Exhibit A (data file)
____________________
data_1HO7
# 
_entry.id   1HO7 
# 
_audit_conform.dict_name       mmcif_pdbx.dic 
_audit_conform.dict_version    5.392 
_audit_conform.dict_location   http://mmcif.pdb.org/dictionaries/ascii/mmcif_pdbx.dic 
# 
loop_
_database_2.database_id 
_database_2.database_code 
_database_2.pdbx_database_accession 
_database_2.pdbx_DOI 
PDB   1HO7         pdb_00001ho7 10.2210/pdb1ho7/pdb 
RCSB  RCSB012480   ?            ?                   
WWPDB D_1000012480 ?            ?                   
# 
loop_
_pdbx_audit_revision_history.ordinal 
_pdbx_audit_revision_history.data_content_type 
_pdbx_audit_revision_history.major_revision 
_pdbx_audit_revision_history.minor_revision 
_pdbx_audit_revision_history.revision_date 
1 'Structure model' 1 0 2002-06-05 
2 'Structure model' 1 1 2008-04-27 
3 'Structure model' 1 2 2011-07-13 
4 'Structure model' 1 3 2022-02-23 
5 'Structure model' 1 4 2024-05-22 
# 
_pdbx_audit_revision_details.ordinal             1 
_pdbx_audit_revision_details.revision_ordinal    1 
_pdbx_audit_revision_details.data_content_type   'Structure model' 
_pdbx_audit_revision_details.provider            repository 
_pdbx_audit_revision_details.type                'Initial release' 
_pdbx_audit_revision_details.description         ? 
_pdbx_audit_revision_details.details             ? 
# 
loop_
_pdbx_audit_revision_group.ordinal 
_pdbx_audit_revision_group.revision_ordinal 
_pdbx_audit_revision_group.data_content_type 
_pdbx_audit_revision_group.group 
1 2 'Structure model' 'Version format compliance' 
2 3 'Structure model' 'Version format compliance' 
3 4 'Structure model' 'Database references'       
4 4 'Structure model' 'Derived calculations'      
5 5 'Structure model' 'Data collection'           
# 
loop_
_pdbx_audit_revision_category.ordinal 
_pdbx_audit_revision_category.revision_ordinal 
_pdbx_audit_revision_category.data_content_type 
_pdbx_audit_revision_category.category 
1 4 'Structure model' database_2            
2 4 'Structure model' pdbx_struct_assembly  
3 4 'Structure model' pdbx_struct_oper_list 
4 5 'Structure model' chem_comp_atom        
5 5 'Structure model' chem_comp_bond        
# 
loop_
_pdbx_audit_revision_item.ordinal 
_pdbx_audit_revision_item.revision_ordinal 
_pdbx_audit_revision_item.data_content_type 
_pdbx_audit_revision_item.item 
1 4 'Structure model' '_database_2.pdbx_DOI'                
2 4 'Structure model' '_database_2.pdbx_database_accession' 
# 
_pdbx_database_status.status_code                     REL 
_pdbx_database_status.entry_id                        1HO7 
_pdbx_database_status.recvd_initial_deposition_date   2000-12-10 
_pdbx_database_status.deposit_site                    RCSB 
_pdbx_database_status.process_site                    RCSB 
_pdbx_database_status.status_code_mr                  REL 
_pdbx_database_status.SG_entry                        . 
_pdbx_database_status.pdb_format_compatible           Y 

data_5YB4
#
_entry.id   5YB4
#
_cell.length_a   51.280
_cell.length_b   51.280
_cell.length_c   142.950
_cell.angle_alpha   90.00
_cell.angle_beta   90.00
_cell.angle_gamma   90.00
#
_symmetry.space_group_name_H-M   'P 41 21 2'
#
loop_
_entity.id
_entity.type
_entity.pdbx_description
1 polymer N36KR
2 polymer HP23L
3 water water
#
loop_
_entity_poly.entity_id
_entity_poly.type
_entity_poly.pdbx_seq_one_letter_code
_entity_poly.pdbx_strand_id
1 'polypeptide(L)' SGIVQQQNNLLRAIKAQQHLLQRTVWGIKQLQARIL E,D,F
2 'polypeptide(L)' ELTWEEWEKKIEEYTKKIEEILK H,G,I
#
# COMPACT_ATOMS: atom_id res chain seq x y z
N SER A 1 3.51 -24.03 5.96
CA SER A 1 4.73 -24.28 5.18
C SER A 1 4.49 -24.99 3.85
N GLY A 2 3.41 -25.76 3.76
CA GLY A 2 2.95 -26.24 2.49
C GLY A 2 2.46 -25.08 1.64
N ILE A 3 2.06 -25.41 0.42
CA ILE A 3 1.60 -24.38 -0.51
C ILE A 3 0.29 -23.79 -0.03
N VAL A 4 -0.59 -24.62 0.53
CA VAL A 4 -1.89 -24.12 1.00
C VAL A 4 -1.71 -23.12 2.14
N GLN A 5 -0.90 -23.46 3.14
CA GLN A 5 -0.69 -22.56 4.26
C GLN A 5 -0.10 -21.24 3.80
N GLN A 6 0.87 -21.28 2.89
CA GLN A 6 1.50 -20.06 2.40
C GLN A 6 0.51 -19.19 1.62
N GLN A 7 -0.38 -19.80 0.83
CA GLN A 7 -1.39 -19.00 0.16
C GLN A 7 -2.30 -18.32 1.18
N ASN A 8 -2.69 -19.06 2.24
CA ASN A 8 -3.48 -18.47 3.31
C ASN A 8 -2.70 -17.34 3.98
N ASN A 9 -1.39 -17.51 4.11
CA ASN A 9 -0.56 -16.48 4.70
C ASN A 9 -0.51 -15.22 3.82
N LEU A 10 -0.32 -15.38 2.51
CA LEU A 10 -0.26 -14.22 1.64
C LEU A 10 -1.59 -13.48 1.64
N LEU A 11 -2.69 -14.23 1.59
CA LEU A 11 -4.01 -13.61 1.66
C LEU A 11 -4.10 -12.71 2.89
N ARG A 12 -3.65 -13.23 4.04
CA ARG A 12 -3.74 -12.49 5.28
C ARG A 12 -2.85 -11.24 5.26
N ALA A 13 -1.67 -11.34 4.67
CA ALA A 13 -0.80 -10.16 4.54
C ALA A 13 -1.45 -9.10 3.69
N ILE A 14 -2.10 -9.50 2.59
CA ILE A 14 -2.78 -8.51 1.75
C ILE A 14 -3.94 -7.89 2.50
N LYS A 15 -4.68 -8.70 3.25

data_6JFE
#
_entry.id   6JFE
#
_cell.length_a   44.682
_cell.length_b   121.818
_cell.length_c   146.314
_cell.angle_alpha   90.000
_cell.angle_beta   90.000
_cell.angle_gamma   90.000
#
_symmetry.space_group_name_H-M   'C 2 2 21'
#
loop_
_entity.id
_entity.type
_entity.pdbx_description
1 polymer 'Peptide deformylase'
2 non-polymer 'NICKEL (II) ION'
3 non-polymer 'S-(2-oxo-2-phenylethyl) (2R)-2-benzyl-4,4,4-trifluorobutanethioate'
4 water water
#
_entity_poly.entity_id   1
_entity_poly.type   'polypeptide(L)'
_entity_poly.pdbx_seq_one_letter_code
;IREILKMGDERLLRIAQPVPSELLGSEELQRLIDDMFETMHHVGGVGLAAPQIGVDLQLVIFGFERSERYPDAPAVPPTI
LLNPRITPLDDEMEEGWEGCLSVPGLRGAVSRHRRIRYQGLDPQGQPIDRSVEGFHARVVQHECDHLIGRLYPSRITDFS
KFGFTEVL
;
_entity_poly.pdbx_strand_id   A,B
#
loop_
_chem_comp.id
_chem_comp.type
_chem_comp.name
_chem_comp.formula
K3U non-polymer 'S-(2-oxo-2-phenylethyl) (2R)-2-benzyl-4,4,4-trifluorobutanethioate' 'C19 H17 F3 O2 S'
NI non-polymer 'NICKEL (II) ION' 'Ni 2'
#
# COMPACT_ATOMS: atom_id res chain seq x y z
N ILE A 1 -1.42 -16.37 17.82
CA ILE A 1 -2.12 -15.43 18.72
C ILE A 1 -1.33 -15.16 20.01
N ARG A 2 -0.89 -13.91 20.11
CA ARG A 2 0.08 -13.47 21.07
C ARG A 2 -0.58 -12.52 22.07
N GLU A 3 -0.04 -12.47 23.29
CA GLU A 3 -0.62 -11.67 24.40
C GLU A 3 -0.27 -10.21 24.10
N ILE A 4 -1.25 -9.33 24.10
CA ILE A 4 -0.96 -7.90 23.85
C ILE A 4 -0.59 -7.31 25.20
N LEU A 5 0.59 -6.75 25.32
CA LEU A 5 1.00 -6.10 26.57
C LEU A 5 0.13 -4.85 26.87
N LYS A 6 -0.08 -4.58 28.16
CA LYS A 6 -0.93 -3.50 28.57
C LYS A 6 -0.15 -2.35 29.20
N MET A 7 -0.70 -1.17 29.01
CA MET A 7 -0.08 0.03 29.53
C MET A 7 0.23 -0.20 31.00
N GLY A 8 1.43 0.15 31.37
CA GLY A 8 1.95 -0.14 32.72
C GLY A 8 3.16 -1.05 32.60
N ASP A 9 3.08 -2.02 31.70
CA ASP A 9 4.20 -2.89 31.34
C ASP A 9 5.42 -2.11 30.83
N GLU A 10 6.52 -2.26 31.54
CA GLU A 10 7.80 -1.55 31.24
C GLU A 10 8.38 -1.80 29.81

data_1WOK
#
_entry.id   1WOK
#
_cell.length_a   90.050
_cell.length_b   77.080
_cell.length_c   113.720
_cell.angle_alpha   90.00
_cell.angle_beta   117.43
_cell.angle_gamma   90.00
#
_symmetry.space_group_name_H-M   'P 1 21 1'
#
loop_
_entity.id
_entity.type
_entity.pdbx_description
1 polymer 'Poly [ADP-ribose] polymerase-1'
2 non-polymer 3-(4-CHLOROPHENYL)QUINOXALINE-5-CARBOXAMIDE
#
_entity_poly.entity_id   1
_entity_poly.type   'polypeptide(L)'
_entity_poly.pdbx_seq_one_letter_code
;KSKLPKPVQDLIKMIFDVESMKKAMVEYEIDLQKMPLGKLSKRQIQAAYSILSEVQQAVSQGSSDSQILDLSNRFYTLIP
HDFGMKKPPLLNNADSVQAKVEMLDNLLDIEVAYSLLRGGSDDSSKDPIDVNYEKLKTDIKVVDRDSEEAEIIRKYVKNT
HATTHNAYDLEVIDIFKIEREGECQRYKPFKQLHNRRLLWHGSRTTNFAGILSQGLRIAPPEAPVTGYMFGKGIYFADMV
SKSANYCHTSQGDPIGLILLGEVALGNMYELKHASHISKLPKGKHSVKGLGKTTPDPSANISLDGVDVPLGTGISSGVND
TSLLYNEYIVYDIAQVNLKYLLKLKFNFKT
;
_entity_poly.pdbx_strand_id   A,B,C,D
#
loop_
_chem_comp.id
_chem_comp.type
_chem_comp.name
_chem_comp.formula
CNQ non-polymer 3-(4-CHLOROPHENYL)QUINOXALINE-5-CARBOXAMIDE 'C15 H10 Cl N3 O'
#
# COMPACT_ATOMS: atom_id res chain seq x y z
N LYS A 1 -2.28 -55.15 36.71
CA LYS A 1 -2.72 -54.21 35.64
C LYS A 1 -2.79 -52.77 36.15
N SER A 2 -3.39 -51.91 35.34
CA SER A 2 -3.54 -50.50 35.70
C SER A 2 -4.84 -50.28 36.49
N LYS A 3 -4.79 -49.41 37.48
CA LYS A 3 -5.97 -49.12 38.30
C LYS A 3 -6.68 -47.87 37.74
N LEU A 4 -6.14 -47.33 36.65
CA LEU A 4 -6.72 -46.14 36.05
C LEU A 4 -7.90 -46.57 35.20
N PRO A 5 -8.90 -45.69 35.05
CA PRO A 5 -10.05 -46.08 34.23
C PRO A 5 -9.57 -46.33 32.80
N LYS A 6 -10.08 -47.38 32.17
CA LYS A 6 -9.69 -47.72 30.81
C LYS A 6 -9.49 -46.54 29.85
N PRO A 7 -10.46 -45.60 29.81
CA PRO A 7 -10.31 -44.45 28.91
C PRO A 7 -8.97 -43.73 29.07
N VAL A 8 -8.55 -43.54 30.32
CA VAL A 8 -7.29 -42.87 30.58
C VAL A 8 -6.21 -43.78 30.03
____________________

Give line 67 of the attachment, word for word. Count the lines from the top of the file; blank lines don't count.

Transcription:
# 